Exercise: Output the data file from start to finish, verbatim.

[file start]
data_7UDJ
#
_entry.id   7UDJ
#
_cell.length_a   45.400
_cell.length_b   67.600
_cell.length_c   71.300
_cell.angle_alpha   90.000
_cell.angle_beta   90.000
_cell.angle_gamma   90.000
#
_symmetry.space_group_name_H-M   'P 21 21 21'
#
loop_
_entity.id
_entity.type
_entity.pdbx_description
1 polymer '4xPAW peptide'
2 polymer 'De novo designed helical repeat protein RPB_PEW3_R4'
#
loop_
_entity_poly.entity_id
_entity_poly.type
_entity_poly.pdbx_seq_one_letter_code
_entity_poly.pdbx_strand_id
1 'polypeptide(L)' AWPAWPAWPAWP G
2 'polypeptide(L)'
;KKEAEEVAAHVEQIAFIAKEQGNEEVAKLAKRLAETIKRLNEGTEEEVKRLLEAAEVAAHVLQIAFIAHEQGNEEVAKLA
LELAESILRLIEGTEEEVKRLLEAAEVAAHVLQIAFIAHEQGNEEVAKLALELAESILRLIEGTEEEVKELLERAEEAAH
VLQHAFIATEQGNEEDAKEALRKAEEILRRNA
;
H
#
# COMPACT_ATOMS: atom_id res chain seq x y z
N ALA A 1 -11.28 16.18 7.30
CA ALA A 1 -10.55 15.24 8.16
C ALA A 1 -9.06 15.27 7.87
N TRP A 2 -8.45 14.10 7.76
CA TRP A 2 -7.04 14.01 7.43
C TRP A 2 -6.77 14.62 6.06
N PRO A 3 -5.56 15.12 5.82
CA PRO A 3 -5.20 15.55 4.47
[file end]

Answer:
data_7UDJ
#
_entry.id   7UDJ
#
_cell.length_a   45.400
_cell.length_b   67.600
_cell.length_c   71.300
_cell.angle_alpha   90.000
_cell.angle_beta   90.000
_cell.angle_gamma   90.000
#
_symmetry.space_group_name_H-M   'P 21 21 21'
#
loop_
_entity.id
_entity.type
_entity.pdbx_description
1 polymer '4xPAW peptide'
2 polymer 'De novo designed helical repeat protein RPB_PEW3_R4'
#
loop_
_entity_poly.entity_id
_entity_poly.type
_entity_poly.pdbx_seq_one_letter_code
_entity_poly.pdbx_strand_id
1 'polypeptide(L)' AWPAWPAWPAWP G
2 'polypeptide(L)'
;KKEAEEVAAHVEQIAFIAKEQGNEEVAKLAKRLAETIKRLNEGTEEEVKRLLEAAEVAAHVLQIAFIAHEQGNEEVAKLA
LELAESILRLIEGTEEEVKRLLEAAEVAAHVLQIAFIAHEQGNEEVAKLALELAESILRLIEGTEEEVKELLERAEEAAH
VLQHAFIATEQGNEEDAKEALRKAEEILRRNA
;
H
#
# COMPACT_ATOMS: atom_id res chain seq x y z
N ALA A 1 -11.28 16.18 7.30
CA ALA A 1 -10.55 15.24 8.16
C ALA A 1 -9.06 15.27 7.87
N TRP A 2 -8.45 14.10 7.76
CA TRP A 2 -7.04 14.01 7.43
C TRP A 2 -6.77 14.62 6.06
N PRO A 3 -5.56 15.12 5.82
CA PRO A 3 -5.20 15.55 4.47